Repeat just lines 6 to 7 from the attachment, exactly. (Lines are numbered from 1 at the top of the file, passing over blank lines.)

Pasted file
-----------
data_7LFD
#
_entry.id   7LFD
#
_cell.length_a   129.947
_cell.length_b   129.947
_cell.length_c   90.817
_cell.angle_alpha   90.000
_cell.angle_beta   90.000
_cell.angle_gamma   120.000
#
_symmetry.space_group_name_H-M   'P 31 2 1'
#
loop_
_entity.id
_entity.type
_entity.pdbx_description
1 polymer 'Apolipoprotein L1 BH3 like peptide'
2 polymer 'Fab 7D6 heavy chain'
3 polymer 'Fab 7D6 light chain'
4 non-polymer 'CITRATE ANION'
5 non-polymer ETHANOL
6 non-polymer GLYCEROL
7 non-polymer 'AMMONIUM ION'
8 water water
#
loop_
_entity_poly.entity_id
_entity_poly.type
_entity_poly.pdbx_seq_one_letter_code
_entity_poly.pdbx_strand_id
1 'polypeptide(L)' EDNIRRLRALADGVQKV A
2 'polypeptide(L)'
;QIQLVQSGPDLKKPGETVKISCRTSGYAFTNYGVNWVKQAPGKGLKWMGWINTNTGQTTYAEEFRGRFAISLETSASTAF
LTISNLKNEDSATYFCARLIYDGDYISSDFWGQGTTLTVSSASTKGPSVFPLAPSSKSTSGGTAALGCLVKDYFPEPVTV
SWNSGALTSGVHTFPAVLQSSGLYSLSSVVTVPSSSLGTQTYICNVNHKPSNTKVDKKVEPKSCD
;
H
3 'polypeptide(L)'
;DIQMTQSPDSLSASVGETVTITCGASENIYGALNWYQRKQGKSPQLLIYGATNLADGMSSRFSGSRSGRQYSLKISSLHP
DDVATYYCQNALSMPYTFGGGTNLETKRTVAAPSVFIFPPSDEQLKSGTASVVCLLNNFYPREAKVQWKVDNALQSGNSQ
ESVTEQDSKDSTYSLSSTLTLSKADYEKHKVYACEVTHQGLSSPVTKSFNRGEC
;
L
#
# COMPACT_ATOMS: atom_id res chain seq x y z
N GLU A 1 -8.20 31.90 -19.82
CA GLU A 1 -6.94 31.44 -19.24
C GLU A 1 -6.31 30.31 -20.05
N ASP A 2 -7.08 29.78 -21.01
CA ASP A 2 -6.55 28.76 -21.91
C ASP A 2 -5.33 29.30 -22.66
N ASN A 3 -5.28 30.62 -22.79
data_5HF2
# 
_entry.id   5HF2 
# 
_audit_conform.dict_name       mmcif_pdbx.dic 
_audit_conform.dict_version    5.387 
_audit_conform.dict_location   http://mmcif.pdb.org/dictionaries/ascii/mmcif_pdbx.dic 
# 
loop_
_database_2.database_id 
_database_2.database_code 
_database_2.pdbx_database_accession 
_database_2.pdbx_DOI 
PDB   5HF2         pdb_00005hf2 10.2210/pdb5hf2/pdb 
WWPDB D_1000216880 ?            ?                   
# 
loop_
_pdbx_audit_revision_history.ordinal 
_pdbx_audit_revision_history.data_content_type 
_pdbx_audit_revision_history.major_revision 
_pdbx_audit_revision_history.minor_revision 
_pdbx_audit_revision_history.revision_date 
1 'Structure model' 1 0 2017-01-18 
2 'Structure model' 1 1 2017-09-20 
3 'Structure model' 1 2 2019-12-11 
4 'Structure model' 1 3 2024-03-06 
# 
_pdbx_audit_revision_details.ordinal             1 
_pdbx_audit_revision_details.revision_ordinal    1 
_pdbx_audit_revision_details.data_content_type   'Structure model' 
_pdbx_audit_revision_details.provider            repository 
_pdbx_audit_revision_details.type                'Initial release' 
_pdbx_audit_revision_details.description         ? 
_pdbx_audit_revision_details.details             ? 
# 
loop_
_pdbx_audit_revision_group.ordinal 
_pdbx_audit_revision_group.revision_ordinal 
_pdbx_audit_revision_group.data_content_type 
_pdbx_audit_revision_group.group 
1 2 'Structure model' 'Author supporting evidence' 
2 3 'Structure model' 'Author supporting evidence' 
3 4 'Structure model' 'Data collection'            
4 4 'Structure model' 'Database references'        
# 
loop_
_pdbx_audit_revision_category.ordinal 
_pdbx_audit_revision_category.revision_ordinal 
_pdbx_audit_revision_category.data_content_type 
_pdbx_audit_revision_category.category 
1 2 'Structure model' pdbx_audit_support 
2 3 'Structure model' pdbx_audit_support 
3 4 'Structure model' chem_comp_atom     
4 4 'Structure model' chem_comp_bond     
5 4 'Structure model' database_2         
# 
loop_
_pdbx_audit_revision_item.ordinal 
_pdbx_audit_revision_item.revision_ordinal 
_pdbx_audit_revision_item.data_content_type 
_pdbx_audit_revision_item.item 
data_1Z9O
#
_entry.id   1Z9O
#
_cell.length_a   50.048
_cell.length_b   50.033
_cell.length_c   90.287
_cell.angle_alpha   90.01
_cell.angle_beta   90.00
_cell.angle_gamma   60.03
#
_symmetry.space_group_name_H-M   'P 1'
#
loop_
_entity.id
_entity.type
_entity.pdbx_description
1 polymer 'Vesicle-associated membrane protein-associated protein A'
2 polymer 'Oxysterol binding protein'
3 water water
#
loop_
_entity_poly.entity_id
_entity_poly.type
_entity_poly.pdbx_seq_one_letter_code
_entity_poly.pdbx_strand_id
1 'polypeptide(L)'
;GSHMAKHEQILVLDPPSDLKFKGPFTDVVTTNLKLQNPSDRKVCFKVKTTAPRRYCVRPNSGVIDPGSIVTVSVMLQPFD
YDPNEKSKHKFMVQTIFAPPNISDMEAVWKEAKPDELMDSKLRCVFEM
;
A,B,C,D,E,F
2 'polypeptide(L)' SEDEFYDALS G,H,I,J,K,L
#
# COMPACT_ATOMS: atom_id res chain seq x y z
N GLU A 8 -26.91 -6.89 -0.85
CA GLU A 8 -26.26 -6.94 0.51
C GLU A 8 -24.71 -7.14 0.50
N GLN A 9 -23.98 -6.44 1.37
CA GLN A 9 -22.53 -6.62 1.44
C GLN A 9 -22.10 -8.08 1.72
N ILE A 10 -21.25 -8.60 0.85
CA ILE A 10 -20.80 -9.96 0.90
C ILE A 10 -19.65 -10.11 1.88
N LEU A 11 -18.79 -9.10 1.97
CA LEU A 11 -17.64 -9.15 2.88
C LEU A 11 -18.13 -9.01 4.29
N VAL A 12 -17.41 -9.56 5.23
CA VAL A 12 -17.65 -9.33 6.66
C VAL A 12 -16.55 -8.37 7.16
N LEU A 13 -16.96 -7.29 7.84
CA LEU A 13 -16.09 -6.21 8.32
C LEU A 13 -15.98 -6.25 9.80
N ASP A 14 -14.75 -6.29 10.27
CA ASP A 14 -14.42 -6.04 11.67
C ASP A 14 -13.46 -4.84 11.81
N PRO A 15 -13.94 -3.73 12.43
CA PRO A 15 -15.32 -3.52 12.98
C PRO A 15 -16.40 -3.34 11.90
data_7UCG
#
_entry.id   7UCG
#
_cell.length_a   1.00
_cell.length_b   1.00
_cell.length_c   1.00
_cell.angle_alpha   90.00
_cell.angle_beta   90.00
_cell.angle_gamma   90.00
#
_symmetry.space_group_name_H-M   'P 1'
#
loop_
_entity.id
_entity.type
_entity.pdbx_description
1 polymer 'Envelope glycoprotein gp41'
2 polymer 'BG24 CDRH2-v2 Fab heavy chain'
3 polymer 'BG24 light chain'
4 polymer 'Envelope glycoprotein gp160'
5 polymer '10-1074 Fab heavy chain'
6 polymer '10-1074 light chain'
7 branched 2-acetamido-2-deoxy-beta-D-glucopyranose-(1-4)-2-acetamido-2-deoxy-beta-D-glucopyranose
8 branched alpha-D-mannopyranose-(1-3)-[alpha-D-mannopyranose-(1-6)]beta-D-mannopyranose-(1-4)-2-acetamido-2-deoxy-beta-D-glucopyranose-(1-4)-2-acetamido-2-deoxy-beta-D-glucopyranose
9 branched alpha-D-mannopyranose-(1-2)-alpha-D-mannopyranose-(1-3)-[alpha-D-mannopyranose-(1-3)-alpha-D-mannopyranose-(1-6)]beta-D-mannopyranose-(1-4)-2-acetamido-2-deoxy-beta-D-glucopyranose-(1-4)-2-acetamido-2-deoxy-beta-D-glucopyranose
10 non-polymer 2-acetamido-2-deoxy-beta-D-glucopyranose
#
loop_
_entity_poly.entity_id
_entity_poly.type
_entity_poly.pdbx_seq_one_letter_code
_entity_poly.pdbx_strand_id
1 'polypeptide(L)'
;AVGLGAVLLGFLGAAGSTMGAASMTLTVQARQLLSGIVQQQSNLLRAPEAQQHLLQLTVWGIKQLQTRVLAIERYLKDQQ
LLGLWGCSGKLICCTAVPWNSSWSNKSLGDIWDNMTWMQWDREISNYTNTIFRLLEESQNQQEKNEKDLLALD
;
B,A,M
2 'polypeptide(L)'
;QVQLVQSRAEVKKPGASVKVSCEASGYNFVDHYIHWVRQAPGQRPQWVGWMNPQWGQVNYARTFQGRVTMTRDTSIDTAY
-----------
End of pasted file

_cell.length_b   129.947
_cell.length_c   90.817